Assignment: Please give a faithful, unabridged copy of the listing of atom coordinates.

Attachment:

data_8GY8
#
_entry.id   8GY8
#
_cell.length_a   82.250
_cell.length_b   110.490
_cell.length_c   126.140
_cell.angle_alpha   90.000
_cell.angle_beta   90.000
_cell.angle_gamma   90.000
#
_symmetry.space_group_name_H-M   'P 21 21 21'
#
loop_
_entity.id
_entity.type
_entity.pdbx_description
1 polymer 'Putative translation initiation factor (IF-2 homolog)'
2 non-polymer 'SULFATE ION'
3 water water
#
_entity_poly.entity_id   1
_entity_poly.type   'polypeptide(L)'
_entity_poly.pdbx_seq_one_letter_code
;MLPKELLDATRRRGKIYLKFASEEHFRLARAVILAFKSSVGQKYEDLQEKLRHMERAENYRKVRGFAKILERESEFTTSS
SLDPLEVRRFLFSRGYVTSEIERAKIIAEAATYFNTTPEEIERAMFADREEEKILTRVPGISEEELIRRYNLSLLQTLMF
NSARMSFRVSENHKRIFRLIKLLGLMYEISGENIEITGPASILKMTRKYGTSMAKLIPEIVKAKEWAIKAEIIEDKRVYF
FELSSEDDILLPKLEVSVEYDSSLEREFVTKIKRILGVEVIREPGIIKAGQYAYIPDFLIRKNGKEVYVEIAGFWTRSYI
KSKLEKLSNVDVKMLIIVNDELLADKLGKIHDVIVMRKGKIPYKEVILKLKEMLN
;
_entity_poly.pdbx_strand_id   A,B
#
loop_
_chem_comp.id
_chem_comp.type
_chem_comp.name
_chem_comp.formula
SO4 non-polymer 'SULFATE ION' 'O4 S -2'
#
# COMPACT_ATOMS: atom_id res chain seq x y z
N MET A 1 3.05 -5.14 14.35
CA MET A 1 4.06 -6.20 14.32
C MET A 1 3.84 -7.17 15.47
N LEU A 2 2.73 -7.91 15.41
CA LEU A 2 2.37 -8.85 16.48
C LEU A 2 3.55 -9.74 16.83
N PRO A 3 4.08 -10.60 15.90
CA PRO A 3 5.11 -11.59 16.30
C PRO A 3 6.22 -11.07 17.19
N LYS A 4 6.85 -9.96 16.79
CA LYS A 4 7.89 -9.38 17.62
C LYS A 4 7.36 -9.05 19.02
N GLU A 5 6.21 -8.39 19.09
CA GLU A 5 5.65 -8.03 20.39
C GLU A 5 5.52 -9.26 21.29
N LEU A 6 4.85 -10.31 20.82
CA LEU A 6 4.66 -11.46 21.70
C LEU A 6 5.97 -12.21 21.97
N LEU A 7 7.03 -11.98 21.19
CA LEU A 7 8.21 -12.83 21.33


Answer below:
data_8GY8
#
_entry.id   8GY8
#
_cell.length_a   82.250
_cell.length_b   110.490
_cell.length_c   126.140
_cell.angle_alpha   90.000
_cell.angle_beta   90.000
_cell.angle_gamma   90.000
#
_symmetry.space_group_name_H-M   'P 21 21 21'
#
loop_
_entity.id
_entity.type
_entity.pdbx_description
1 polymer 'Putative translation initiation factor (IF-2 homolog)'
2 non-polymer 'SULFATE ION'
3 water water
#
_entity_poly.entity_id   1
_entity_poly.type   'polypeptide(L)'
_entity_poly.pdbx_seq_one_letter_code
;MLPKELLDATRRRGKIYLKFASEEHFRLARAVILAFKSSVGQKYEDLQEKLRHMERAENYRKVRGFAKILERESEFTTSS
SLDPLEVRRFLFSRGYVTSEIERAKIIAEAATYFNTTPEEIERAMFADREEEKILTRVPGISEEELIRRYNLSLLQTLMF
NSARMSFRVSENHKRIFRLIKLLGLMYEISGENIEITGPASILKMTRKYGTSMAKLIPEIVKAKEWAIKAEIIEDKRVYF
FELSSEDDILLPKLEVSVEYDSSLEREFVTKIKRILGVEVIREPGIIKAGQYAYIPDFLIRKNGKEVYVEIAGFWTRSYI
KSKLEKLSNVDVKMLIIVNDELLADKLGKIHDVIVMRKGKIPYKEVILKLKEMLN
;
_entity_poly.pdbx_strand_id   A,B
#
loop_
_chem_comp.id
_chem_comp.type
_chem_comp.name
_chem_comp.formula
SO4 non-polymer 'SULFATE ION' 'O4 S -2'
#
# COMPACT_ATOMS: atom_id res chain seq x y z
N MET A 1 3.05 -5.14 14.35
CA MET A 1 4.06 -6.20 14.32
C MET A 1 3.84 -7.17 15.47
N LEU A 2 2.73 -7.91 15.41
CA LEU A 2 2.37 -8.85 16.48
C LEU A 2 3.55 -9.74 16.83
N PRO A 3 4.08 -10.60 15.90
CA PRO A 3 5.11 -11.59 16.30
C PRO A 3 6.22 -11.07 17.19
N LYS A 4 6.85 -9.96 16.79
CA LYS A 4 7.89 -9.38 17.62
C LYS A 4 7.36 -9.05 19.02
N GLU A 5 6.21 -8.39 19.09
CA GLU A 5 5.65 -8.03 20.39
C GLU A 5 5.52 -9.26 21.29
N LEU A 6 4.85 -10.31 20.82
CA LEU A 6 4.66 -11.46 21.70
C LEU A 6 5.97 -12.21 21.97
N LEU A 7 7.03 -11.98 21.19
CA LEU A 7 8.21 -12.83 21.33